Recognition of management’s role in systemic failure
Dr. Deming, our well-known quality guru cited frequently in this text, estimated that 85 percent of quality problems are created by management. He professed that the vast majority of behavior and performance comes from the system, not the individual. So, if we want to change our circumstances, we must change the system, not the worker. Who controls the system? Management! Managers must recognize that the system is the culprit, and that they alone can change the system.
As discussed earlier in Chapter 1, aviation accident investigations in the past were characterized by ﬁnding the cause and blaming the individual(s) involved, usually the pilot. Of course, we now know that this long-standing but misguided approach to improving safety had multiple deleterious consequences, including discouraging individuals in the system from reporting anything for which they might be subject to blame, and failure to improve the system in which the event occurred.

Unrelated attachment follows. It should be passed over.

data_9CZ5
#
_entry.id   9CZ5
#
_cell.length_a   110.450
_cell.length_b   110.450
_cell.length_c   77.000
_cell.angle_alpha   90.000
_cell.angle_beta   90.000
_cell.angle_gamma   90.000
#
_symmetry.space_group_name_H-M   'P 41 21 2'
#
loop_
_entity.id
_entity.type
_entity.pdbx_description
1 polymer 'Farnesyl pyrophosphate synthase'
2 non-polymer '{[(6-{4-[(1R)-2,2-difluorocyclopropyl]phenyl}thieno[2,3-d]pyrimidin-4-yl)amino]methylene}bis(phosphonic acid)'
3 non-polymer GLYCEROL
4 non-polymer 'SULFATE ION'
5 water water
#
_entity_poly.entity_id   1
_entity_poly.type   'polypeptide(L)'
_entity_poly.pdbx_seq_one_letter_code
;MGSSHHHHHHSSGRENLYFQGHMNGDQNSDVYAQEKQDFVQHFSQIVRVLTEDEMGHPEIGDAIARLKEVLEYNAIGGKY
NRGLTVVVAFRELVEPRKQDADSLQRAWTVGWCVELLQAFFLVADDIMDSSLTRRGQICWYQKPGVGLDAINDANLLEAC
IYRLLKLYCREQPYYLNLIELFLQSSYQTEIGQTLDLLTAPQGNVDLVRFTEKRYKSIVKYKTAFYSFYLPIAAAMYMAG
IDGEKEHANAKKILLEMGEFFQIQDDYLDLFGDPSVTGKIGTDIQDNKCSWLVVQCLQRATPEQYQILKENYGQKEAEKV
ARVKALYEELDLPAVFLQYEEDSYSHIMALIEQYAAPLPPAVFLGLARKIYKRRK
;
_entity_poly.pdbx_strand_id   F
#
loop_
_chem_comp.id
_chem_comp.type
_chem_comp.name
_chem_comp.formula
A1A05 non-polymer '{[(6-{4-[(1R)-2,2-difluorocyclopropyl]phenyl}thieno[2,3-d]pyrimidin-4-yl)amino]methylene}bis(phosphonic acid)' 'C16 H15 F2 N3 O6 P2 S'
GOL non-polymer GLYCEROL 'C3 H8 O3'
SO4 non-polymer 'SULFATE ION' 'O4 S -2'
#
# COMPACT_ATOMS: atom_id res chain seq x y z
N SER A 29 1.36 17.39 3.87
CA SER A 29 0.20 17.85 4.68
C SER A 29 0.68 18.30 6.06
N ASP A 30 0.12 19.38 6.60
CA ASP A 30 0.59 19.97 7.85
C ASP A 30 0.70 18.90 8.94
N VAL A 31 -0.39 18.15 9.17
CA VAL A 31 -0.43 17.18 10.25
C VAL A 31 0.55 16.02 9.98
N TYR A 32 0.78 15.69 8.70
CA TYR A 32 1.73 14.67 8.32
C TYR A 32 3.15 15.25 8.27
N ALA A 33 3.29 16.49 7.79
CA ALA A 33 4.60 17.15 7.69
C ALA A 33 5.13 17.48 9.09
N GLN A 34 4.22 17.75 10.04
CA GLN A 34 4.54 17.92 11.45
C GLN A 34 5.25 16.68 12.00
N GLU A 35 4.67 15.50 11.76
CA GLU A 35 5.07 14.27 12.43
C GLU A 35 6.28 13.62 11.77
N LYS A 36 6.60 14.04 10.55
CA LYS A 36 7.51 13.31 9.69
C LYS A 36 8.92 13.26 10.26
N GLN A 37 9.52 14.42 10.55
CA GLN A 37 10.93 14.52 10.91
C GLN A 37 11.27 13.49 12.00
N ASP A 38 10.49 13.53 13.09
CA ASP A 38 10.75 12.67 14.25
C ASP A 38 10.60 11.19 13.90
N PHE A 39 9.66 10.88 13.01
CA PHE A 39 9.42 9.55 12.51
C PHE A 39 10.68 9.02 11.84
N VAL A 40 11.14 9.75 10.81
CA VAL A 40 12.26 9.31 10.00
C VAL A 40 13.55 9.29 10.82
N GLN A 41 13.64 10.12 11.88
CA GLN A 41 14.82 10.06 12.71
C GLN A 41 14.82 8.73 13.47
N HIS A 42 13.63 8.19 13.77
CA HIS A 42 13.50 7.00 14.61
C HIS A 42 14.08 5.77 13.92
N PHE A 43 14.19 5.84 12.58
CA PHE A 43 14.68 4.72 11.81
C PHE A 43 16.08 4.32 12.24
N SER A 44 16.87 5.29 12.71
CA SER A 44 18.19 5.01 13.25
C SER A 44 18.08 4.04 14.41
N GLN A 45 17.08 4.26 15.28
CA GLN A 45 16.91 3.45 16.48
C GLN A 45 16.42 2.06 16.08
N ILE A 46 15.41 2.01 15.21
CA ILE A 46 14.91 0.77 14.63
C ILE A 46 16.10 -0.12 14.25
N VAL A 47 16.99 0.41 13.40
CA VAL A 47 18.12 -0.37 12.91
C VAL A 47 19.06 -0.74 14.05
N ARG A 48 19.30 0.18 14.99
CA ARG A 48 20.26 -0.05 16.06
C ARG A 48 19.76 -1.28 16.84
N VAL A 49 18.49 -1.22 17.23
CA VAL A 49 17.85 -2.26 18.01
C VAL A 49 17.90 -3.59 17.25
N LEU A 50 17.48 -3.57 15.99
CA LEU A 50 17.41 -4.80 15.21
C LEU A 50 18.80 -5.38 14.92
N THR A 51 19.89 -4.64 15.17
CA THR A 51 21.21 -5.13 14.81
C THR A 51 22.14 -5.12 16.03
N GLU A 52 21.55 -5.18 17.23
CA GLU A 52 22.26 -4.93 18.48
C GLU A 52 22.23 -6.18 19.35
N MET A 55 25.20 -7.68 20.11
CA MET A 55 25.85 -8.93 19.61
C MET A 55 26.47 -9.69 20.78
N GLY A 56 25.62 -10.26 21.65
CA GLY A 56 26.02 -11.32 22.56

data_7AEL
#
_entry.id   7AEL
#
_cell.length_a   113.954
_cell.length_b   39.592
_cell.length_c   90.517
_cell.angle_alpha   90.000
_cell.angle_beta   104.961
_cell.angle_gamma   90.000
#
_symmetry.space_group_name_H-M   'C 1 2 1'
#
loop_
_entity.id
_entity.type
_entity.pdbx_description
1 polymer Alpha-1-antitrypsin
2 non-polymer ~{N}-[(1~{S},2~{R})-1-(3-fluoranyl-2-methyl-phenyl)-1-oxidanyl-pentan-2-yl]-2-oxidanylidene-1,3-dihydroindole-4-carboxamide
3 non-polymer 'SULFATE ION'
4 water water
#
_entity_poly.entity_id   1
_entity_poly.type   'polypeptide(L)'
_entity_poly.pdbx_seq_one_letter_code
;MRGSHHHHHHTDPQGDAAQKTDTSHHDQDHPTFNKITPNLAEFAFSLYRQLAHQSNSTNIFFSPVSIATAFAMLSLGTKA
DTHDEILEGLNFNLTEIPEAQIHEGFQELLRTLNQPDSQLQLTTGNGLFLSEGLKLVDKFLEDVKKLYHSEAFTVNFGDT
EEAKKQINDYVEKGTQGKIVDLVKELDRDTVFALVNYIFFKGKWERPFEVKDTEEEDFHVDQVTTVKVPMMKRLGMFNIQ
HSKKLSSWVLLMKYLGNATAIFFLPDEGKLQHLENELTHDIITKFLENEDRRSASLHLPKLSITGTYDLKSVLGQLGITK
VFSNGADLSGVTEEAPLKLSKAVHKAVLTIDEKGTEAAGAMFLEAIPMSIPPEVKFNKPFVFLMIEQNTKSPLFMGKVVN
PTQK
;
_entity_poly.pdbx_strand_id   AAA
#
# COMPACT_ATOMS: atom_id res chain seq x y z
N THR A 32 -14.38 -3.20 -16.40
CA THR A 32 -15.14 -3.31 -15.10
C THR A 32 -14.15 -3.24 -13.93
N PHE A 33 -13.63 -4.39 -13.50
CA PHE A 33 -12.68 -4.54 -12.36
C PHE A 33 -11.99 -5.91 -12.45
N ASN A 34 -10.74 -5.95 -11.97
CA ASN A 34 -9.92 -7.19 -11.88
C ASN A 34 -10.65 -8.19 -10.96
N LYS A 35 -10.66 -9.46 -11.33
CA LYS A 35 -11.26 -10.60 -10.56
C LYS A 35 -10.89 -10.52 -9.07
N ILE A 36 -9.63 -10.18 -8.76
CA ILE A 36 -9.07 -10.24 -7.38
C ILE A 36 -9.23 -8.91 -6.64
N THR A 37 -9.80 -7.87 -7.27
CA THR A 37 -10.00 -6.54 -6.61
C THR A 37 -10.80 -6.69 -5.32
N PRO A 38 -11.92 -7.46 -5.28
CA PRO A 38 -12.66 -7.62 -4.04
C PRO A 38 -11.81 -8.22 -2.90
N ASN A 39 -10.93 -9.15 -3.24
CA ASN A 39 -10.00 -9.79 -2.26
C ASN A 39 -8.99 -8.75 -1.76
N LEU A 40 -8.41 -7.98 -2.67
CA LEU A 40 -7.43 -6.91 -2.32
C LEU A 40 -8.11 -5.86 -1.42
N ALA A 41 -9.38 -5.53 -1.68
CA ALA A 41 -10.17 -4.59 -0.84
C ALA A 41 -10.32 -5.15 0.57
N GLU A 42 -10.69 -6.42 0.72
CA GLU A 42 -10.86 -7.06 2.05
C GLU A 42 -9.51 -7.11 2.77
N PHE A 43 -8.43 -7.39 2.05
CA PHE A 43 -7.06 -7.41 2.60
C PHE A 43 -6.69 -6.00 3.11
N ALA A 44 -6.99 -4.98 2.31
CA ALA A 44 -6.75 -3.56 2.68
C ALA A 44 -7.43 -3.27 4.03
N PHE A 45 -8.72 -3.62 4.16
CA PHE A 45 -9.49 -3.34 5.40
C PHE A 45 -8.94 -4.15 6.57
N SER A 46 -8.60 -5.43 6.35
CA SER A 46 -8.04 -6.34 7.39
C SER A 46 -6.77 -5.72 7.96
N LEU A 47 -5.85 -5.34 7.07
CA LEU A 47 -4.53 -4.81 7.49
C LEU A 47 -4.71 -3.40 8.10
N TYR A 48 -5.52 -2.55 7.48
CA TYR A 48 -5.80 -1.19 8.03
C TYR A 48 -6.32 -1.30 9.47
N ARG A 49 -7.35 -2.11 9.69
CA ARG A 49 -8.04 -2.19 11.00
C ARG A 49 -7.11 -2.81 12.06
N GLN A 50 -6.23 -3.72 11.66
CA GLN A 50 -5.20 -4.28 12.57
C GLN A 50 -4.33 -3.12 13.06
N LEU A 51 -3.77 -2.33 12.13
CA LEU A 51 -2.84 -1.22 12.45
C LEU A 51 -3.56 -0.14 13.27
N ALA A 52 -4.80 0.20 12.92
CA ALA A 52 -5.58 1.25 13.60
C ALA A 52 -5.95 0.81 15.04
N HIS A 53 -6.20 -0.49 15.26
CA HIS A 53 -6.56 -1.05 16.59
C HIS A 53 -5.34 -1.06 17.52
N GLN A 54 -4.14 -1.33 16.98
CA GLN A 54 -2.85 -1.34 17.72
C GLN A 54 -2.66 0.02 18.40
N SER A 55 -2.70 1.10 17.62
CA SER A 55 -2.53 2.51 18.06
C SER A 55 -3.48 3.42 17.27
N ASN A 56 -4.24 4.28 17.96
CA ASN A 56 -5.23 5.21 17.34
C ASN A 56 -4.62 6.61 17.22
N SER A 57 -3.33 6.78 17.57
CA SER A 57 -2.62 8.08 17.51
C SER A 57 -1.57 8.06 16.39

Management plays a vital role in establishing a safety ethos. Safety culture is discussed throughout this book,
Management is vested with the authority and responsibility for managing safety risks in the company. This is best accomplished through a robust quality management-based risk management system. Management controls the resources, so it is management’s job to ensure that the safety function has what it needs in terms of personnel, expertise, funding, time, and organizational support to satisfy its vital function.